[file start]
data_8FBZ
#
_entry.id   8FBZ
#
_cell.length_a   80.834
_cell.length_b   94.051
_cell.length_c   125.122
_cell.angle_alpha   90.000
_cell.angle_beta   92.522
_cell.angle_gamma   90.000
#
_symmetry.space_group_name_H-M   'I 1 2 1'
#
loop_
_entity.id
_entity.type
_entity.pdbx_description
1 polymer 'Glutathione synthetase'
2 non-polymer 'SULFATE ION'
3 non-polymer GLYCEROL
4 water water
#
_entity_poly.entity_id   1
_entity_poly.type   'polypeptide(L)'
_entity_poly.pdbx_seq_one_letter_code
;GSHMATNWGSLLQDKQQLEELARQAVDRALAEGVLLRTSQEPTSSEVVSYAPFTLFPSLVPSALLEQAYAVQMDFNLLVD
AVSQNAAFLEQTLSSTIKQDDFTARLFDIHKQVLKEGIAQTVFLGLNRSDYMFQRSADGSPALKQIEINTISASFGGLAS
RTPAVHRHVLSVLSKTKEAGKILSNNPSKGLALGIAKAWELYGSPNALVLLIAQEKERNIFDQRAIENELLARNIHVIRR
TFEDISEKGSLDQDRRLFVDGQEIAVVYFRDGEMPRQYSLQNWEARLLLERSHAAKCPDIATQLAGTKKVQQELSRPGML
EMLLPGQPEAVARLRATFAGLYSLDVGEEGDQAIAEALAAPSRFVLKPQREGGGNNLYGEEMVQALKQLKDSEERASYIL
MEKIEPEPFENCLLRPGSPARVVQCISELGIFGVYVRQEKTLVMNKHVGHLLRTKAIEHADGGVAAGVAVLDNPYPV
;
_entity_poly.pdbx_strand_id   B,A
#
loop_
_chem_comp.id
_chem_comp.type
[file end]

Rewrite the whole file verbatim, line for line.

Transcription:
data_8FBZ
#
_entry.id   8FBZ
#
_cell.length_a   80.834
_cell.length_b   94.051
_cell.length_c   125.122
_cell.angle_alpha   90.000
_cell.angle_beta   92.522
_cell.angle_gamma   90.000
#
_symmetry.space_group_name_H-M   'I 1 2 1'
#
loop_
_entity.id
_entity.type
_entity.pdbx_description
1 polymer 'Glutathione synthetase'
2 non-polymer 'SULFATE ION'
3 non-polymer GLYCEROL
4 water water
#
_entity_poly.entity_id   1
_entity_poly.type   'polypeptide(L)'
_entity_poly.pdbx_seq_one_letter_code
;GSHMATNWGSLLQDKQQLEELARQAVDRALAEGVLLRTSQEPTSSEVVSYAPFTLFPSLVPSALLEQAYAVQMDFNLLVD
AVSQNAAFLEQTLSSTIKQDDFTARLFDIHKQVLKEGIAQTVFLGLNRSDYMFQRSADGSPALKQIEINTISASFGGLAS
RTPAVHRHVLSVLSKTKEAGKILSNNPSKGLALGIAKAWELYGSPNALVLLIAQEKERNIFDQRAIENELLARNIHVIRR
TFEDISEKGSLDQDRRLFVDGQEIAVVYFRDGEMPRQYSLQNWEARLLLERSHAAKCPDIATQLAGTKKVQQELSRPGML
EMLLPGQPEAVARLRATFAGLYSLDVGEEGDQAIAEALAAPSRFVLKPQREGGGNNLYGEEMVQALKQLKDSEERASYIL
MEKIEPEPFENCLLRPGSPARVVQCISELGIFGVYVRQEKTLVMNKHVGHLLRTKAIEHADGGVAAGVAVLDNPYPV
;
_entity_poly.pdbx_strand_id   B,A
#
loop_
_chem_comp.id
_chem_comp.type